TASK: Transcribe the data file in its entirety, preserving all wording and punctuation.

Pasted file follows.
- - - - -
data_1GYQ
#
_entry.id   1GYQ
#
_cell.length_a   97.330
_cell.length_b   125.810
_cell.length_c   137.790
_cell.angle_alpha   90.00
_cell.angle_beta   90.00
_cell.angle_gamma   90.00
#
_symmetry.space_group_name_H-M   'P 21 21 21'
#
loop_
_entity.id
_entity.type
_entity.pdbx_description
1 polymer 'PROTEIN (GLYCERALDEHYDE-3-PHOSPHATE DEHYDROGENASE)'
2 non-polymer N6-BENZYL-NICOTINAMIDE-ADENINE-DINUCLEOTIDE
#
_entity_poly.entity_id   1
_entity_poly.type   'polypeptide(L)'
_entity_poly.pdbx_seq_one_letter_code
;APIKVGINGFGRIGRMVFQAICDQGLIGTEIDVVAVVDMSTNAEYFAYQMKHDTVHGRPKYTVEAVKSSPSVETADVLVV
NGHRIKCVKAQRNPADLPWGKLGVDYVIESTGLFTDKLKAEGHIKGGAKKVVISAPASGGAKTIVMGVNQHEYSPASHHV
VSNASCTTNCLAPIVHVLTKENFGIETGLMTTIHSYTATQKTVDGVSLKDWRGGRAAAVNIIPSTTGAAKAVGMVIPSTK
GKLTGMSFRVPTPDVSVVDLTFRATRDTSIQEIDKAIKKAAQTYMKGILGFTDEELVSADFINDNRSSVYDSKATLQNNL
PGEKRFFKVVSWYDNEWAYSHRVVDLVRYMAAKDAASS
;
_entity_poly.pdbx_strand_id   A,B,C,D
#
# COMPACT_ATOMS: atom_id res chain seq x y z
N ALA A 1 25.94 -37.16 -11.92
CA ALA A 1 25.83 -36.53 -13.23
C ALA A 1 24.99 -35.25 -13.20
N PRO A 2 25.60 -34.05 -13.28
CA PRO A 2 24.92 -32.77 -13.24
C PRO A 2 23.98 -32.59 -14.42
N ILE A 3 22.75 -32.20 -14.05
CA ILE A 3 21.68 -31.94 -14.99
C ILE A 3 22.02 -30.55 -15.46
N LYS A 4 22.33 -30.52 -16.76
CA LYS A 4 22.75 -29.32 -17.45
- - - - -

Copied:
data_1GYQ
#
_entry.id   1GYQ
#
_cell.length_a   97.330
_cell.length_b   125.810
_cell.length_c   137.790
_cell.angle_alpha   90.00
_cell.angle_beta   90.00
_cell.angle_gamma   90.00
#
_symmetry.space_group_name_H-M   'P 21 21 21'
#
loop_
_entity.id
_entity.type
_entity.pdbx_description
1 polymer 'PROTEIN (GLYCERALDEHYDE-3-PHOSPHATE DEHYDROGENASE)'
2 non-polymer N6-BENZYL-NICOTINAMIDE-ADENINE-DINUCLEOTIDE
#
_entity_poly.entity_id   1
_entity_poly.type   'polypeptide(L)'
_entity_poly.pdbx_seq_one_letter_code
;APIKVGINGFGRIGRMVFQAICDQGLIGTEIDVVAVVDMSTNAEYFAYQMKHDTVHGRPKYTVEAVKSSPSVETADVLVV
NGHRIKCVKAQRNPADLPWGKLGVDYVIESTGLFTDKLKAEGHIKGGAKKVVISAPASGGAKTIVMGVNQHEYSPASHHV
VSNASCTTNCLAPIVHVLTKENFGIETGLMTTIHSYTATQKTVDGVSLKDWRGGRAAAVNIIPSTTGAAKAVGMVIPSTK
GKLTGMSFRVPTPDVSVVDLTFRATRDTSIQEIDKAIKKAAQTYMKGILGFTDEELVSADFINDNRSSVYDSKATLQNNL
PGEKRFFKVVSWYDNEWAYSHRVVDLVRYMAAKDAASS
;
_entity_poly.pdbx_strand_id   A,B,C,D
#
# COMPACT_ATOMS: atom_id res chain seq x y z
N ALA A 1 25.94 -37.16 -11.92
CA ALA A 1 25.83 -36.53 -13.23
C ALA A 1 24.99 -35.25 -13.20
N PRO A 2 25.60 -34.05 -13.28
CA PRO A 2 24.92 -32.77 -13.24
C PRO A 2 23.98 -32.59 -14.42
N ILE A 3 22.75 -32.20 -14.05
CA ILE A 3 21.68 -31.94 -14.99
C ILE A 3 22.02 -30.55 -15.46
N LYS A 4 22.33 -30.52 -16.76
CA LYS A 4 22.75 -29.32 -17.45